My Life, My Town: A Review

This blog is part of a multimedia journalism class. In J2150, I’m learning how to tell stories across multiple platforms. I’m learning how to take still photos, record audio, shoot video and utilize social and mobile media.

Right now, we’re focusing on individual forms of media, but will soon produce cross-platform content. A great example of cross-platform content is a collaboration by producers KBIA and photographers and photo editors at the Columbia Missourian.

The project is called ‘My Life, My Town: Teen Voices from Rural Missouri’. According to their website, the objective is to “document a slice of time in the lives of teenagers from small Missouri towns. These are the youth who make up the hope and future of rural life – if they decide to stay. Our hope is that getting to know the children these villages raise will provide a unique look at the day-to-day joys and struggles of rural life.”

I find this venture compelling for because the perspective and the storytelling format are unique to me.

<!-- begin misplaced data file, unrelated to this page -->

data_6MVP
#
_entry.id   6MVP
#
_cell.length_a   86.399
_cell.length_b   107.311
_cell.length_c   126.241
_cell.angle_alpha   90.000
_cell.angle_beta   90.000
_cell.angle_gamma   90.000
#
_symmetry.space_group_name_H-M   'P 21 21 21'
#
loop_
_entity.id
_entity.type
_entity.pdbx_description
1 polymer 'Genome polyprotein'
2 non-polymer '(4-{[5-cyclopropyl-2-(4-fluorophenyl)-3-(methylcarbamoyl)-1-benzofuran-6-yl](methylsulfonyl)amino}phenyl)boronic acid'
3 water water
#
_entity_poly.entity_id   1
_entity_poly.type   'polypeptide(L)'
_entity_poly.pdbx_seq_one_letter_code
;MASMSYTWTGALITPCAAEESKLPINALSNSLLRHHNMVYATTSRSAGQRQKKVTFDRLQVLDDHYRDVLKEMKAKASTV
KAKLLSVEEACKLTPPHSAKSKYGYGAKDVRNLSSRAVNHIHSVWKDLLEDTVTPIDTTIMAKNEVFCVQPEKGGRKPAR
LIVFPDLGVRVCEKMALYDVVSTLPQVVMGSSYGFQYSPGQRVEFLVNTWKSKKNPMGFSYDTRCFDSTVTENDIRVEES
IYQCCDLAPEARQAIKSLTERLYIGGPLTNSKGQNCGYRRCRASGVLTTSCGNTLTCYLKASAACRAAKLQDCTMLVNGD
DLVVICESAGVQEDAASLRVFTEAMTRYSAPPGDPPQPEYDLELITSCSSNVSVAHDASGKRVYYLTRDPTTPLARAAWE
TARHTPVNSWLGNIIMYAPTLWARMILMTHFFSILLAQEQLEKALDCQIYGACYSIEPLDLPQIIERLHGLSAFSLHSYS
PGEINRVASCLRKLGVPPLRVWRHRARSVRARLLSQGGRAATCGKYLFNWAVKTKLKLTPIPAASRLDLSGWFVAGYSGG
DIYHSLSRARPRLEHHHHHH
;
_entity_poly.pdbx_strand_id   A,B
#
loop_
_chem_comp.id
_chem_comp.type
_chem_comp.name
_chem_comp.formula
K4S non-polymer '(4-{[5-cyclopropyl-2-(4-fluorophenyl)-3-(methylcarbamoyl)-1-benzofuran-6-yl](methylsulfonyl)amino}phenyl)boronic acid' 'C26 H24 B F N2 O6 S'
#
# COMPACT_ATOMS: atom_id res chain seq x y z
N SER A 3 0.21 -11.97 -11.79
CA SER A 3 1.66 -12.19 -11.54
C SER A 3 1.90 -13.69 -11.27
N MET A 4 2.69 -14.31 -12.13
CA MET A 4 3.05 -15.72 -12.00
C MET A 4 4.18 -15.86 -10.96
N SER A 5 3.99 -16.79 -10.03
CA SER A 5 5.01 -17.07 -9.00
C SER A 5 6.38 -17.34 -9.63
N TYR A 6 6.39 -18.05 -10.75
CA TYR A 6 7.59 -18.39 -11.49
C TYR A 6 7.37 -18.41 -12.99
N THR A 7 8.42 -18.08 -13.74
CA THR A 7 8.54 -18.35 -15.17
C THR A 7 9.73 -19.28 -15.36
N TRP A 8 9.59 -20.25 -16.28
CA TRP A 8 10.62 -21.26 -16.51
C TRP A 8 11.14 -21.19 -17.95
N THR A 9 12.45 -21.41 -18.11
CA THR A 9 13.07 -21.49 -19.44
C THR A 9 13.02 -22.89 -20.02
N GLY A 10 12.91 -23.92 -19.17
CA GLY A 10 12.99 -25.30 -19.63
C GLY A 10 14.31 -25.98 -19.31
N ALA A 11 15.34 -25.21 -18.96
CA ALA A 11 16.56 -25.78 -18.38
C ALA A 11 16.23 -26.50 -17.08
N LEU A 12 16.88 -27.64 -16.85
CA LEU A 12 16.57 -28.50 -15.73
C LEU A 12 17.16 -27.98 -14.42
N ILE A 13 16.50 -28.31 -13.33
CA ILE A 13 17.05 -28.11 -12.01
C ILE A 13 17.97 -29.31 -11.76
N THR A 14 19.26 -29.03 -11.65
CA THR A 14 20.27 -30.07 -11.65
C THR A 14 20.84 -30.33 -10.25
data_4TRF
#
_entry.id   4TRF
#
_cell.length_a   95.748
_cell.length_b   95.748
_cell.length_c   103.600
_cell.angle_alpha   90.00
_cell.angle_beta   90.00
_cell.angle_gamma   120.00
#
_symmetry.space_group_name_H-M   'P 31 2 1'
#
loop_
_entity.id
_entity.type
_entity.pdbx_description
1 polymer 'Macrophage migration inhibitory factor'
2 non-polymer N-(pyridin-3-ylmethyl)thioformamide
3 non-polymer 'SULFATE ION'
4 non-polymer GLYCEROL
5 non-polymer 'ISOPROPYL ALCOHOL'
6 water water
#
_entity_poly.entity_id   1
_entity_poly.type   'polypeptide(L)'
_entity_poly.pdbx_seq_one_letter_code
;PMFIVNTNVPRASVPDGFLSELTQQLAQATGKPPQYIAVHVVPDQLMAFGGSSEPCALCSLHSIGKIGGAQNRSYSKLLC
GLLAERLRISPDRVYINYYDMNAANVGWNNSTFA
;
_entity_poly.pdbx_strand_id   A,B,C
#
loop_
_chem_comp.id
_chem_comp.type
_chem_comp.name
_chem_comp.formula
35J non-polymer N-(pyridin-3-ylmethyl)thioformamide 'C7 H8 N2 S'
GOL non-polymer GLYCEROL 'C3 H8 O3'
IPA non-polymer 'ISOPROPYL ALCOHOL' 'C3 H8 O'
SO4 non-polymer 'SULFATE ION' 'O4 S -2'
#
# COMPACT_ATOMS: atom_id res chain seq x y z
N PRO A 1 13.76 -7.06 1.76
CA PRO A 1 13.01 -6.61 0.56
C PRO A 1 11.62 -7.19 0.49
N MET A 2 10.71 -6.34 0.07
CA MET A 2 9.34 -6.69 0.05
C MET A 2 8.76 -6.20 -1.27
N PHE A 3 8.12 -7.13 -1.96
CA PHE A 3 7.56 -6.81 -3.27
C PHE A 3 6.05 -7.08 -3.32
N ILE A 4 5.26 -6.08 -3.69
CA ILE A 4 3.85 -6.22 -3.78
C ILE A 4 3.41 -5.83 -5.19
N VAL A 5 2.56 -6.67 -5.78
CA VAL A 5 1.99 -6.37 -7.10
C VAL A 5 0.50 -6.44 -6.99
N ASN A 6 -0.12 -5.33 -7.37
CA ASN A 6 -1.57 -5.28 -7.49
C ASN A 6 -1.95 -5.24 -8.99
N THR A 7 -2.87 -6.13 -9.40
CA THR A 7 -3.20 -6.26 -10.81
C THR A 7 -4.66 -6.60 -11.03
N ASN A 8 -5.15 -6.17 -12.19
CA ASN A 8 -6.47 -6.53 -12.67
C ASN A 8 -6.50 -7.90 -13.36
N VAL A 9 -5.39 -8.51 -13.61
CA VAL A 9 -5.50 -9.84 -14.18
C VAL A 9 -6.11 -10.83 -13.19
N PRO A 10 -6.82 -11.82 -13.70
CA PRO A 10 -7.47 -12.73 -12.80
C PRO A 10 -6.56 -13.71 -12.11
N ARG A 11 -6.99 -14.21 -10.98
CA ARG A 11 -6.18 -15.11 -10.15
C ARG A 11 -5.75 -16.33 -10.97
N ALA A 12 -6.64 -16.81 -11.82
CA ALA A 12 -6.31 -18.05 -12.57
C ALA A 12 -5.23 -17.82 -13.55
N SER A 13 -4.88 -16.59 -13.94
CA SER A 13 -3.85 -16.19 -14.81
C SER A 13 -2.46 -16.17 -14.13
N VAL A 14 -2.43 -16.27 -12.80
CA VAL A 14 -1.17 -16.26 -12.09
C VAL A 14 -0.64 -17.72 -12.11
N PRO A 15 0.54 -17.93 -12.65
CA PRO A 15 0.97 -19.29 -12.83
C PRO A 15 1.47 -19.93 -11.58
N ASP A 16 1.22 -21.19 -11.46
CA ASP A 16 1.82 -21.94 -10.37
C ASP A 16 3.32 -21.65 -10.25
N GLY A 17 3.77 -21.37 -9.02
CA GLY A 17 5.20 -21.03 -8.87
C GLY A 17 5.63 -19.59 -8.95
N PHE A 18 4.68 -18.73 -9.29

The subject matter intrigues me. More than 25% of Missouri’s population lives in rural areas. Born and raised in St. Louis, my experience of this state is narrow and vastly different than the experience of most living here. Gaining some insight into the daily lives of people living in rural Missouri, as opposed to suburban and urban Missouri, helped me better understand my fellow Missourians.

The combination of audio, still photos and video intrigues me. I listen to NPR and already recognize the difficulty and complexity of telling an engaging story through audio alone. As a broadcast journalism major with a passion for documentaries, I love documentary-style filming of this project. A photography virgin before J2150, I’m gaining appreciation for the eye, instinct and intellect it takes to compose a single shot that captures a moment comprehensively and beautifully. I’ve rarely seen storytelling in this format, particularly the still photo + audio storytelling, though I enjoy the various combinations of all three. 

I think ‘My Life, My Town’ is a really special, well-done undertaking. One of the reasons I aspire to be a journalist is because I want to tell untold stories. I love meeting new people and learning new things, and I want my work to be engaging, informative and educational. This project does just that.

The skills and principles I gain in J2150 may equip me to meet these goals. I look forward to learning to produce multimedia content, hopefully at the level of quality of ‘My Life, My Town’ . 


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